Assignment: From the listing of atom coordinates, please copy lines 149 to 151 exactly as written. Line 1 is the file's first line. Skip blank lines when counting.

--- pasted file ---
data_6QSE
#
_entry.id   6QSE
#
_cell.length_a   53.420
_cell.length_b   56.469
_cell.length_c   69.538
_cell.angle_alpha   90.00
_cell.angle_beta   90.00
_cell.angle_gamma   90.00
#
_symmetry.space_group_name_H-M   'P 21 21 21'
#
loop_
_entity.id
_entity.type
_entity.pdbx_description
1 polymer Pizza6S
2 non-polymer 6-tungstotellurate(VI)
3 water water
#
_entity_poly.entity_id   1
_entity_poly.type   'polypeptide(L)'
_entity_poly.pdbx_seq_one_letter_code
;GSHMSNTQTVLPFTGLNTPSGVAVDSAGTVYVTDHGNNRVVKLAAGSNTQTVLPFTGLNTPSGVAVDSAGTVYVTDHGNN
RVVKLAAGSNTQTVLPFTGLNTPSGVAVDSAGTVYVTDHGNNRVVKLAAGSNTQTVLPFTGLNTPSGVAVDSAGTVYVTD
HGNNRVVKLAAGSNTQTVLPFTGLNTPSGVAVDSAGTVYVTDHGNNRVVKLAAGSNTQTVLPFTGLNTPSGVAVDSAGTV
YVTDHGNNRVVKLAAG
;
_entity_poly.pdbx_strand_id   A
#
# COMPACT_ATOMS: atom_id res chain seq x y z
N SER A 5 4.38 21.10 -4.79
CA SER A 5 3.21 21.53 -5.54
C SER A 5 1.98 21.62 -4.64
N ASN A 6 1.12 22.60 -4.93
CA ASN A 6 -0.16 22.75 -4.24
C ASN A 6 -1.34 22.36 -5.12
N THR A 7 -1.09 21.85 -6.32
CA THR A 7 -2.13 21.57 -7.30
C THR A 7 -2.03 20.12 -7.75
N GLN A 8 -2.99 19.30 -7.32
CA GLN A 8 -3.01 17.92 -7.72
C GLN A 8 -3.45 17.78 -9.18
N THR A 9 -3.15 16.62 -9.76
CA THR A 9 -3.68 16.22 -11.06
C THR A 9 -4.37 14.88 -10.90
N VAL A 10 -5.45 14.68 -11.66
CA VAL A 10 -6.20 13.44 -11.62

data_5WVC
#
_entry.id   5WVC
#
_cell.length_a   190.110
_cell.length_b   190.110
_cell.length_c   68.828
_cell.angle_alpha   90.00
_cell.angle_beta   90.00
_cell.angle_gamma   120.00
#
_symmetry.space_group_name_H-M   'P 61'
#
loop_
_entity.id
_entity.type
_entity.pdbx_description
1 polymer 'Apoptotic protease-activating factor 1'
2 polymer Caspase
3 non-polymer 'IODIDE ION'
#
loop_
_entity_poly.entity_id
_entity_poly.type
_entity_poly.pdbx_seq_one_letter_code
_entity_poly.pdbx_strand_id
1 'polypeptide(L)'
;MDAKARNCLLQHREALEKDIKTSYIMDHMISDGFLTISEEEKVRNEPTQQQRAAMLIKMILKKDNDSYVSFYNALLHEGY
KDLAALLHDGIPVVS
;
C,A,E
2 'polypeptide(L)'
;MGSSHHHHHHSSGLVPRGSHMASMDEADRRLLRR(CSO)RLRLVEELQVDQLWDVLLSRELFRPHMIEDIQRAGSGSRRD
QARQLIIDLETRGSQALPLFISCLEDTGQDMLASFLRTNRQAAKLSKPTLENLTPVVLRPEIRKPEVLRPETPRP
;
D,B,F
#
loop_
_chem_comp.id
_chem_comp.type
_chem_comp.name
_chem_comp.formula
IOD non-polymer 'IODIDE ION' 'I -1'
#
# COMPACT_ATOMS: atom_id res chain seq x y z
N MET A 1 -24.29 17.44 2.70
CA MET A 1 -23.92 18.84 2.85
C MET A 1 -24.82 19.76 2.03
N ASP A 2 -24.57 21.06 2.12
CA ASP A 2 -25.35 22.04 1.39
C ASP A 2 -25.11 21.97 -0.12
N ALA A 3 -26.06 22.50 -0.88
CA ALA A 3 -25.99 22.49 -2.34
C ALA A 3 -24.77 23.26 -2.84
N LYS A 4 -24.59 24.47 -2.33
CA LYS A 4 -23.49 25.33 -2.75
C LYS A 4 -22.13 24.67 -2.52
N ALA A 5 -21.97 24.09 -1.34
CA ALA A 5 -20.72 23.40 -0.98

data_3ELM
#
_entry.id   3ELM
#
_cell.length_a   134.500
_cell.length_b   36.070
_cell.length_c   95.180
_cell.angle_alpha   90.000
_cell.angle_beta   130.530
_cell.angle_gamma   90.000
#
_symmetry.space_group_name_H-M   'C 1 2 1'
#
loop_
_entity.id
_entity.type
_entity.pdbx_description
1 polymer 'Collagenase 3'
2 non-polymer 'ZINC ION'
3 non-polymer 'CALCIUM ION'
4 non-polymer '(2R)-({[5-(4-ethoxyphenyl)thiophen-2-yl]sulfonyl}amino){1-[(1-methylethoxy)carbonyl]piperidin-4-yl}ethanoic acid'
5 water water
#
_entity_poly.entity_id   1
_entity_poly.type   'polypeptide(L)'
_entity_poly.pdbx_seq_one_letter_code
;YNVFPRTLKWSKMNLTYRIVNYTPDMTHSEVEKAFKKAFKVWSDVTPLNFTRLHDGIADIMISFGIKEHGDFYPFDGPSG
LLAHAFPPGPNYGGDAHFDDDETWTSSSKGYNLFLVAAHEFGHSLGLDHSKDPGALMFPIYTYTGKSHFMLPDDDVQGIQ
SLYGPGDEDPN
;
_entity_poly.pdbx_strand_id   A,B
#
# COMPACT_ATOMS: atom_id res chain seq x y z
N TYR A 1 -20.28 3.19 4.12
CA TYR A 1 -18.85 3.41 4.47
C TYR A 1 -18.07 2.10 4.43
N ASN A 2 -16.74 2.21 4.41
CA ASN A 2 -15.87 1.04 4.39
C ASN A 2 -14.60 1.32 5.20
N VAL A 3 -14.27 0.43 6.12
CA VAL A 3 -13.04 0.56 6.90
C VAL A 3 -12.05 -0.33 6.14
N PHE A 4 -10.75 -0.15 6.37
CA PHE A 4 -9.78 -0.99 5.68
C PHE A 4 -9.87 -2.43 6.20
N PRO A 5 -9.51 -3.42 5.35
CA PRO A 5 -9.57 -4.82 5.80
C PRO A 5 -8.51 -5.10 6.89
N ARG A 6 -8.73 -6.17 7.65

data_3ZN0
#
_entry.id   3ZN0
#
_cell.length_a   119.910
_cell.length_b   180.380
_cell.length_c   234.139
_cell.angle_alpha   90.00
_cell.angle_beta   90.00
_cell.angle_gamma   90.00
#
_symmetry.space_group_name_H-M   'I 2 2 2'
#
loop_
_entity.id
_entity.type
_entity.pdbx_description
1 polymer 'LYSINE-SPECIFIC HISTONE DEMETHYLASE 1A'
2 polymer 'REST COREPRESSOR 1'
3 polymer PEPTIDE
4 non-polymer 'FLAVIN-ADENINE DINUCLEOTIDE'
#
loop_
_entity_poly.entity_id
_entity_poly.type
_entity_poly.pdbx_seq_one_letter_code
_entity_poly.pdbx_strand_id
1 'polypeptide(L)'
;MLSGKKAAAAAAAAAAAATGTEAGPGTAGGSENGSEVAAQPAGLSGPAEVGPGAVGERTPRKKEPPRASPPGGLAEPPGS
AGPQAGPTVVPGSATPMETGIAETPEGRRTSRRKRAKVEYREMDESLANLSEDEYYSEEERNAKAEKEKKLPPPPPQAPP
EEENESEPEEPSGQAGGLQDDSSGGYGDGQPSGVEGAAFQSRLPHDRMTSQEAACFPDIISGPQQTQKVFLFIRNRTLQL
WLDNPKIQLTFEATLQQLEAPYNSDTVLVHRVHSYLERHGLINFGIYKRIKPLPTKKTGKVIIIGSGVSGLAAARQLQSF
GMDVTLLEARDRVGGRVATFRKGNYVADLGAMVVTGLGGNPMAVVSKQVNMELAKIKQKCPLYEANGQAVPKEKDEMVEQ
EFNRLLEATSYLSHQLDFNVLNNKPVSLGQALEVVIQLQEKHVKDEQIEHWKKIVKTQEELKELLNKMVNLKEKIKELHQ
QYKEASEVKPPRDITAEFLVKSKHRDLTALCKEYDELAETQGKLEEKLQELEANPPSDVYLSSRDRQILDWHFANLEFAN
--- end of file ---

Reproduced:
CA VAL A 3 -13.04 0.56 6.90
C VAL A 3 -12.05 -0.33 6.14
N PHE A 4 -10.75 -0.15 6.37